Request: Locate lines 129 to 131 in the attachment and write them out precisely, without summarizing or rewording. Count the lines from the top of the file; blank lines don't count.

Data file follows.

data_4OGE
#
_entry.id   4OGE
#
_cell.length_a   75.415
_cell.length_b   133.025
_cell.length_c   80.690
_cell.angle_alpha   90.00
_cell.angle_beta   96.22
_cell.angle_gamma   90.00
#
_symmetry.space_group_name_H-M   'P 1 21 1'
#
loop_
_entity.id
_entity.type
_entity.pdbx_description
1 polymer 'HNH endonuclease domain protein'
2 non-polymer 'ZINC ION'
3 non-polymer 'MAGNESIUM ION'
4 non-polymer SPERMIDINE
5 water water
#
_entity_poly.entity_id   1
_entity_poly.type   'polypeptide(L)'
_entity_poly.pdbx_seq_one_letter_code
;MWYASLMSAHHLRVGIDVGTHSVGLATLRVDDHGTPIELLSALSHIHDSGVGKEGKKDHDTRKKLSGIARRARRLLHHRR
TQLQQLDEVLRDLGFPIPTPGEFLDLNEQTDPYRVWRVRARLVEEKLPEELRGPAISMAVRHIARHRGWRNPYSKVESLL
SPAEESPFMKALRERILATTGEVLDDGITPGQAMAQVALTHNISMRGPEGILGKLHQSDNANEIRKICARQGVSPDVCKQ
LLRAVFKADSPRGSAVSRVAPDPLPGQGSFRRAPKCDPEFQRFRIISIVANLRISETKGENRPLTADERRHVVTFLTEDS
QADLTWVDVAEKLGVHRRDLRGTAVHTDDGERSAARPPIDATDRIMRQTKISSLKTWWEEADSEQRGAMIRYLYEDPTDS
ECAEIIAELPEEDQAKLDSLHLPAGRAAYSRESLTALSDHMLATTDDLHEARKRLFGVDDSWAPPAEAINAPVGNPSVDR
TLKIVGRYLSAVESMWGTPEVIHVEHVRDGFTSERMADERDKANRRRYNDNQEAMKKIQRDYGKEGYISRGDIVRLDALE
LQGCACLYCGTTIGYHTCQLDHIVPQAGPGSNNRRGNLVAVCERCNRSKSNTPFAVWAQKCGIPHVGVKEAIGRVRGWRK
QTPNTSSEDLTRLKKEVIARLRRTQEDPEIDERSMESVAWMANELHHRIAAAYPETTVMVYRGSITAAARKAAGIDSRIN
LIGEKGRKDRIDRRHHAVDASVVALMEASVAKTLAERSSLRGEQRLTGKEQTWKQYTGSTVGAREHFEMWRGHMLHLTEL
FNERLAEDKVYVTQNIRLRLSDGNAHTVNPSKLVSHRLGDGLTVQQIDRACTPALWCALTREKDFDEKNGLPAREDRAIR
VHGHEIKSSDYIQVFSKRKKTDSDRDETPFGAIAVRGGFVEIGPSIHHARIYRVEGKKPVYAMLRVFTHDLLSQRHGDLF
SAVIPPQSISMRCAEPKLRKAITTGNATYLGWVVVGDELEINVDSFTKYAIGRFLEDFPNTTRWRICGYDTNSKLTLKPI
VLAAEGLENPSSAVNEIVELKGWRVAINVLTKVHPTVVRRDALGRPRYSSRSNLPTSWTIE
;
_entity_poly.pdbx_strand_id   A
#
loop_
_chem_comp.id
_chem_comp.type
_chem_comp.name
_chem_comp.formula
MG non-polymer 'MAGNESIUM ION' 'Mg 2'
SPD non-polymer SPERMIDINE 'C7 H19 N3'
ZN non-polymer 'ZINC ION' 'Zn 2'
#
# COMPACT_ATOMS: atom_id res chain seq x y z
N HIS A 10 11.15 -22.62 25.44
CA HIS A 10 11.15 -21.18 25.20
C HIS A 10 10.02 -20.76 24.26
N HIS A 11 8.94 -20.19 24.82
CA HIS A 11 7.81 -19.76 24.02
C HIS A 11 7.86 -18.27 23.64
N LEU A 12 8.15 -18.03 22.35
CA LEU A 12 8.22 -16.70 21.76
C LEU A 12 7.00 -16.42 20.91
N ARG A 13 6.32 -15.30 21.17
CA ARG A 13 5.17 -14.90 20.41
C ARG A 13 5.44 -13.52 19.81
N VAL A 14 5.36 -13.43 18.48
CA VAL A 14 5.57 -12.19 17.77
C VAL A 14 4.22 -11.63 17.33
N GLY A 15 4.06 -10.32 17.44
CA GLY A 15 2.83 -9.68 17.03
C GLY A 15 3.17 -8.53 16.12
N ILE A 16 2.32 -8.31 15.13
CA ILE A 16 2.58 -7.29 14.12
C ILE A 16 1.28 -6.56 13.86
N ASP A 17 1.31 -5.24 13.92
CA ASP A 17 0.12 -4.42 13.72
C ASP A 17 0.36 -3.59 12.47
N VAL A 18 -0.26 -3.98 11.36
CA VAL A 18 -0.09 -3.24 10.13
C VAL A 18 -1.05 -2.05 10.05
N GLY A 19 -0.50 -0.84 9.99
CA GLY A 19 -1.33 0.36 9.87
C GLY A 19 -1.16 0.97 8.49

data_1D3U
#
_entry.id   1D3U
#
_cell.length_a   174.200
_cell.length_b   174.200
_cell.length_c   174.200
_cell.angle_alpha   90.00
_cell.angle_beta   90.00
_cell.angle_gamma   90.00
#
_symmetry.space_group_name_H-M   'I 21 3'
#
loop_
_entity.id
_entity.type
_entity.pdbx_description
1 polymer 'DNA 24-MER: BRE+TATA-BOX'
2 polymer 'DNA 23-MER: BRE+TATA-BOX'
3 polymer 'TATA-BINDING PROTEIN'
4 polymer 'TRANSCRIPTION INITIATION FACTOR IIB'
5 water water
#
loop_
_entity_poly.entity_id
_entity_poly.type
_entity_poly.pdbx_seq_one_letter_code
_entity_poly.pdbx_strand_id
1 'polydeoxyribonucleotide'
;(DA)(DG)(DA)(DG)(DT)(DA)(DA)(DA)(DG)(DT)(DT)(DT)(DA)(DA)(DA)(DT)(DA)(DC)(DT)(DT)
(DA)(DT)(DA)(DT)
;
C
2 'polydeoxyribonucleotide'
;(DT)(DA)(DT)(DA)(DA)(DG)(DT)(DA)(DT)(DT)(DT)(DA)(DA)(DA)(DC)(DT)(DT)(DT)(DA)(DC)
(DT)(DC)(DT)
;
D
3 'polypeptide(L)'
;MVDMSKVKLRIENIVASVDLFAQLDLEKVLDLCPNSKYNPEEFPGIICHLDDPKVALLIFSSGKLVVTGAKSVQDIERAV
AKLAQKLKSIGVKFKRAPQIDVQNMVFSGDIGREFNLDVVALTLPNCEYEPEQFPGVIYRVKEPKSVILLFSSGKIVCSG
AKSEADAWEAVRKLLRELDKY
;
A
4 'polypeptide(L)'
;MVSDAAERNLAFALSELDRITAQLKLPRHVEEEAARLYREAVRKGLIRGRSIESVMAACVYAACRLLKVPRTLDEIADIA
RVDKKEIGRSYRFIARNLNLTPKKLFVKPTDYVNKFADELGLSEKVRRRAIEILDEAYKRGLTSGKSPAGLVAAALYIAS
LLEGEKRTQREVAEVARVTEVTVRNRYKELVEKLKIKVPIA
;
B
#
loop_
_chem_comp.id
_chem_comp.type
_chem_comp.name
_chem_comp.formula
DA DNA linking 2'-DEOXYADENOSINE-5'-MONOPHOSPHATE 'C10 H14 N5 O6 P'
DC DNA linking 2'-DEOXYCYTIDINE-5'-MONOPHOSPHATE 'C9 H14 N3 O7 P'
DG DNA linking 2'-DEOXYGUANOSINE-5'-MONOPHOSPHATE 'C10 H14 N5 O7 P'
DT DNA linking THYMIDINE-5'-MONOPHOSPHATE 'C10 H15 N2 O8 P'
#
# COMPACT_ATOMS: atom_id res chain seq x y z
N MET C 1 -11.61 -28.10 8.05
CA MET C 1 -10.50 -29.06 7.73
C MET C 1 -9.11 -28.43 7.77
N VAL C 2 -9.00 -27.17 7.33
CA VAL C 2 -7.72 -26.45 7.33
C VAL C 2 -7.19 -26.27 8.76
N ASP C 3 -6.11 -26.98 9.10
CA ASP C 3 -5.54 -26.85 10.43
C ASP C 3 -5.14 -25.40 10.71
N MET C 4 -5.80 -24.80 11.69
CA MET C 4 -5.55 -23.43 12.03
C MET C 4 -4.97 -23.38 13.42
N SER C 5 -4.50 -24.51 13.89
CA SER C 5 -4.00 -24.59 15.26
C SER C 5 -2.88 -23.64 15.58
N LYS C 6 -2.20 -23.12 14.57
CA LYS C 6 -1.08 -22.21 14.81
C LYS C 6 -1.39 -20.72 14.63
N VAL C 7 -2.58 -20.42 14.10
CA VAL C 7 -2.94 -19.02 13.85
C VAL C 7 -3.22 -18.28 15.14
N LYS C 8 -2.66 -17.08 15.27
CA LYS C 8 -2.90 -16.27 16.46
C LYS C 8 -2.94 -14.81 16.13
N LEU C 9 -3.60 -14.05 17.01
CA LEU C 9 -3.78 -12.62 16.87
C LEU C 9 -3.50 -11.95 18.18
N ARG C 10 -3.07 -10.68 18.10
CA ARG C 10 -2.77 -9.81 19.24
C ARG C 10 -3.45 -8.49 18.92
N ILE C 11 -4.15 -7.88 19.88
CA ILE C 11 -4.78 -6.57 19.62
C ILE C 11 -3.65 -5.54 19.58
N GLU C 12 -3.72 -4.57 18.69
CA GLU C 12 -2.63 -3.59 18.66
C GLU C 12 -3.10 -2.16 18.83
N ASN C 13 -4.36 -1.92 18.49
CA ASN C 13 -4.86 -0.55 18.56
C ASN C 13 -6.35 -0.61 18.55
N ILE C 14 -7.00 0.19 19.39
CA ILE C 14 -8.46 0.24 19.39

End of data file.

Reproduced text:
;MVSDAAERNLAFALSELDRITAQLKLPRHVEEEAARLYREAVRKGLIRGRSIESVMAACVYAACRLLKVPRTLDEIADIA
RVDKKEIGRSYRFIARNLNLTPKKLFVKPTDYVNKFADELGLSEKVRRRAIEILDEAYKRGLTSGKSPAGLVAAALYIAS
LLEGEKRTQREVAEVARVTEVTVRNRYKELVEKLKIKVPIA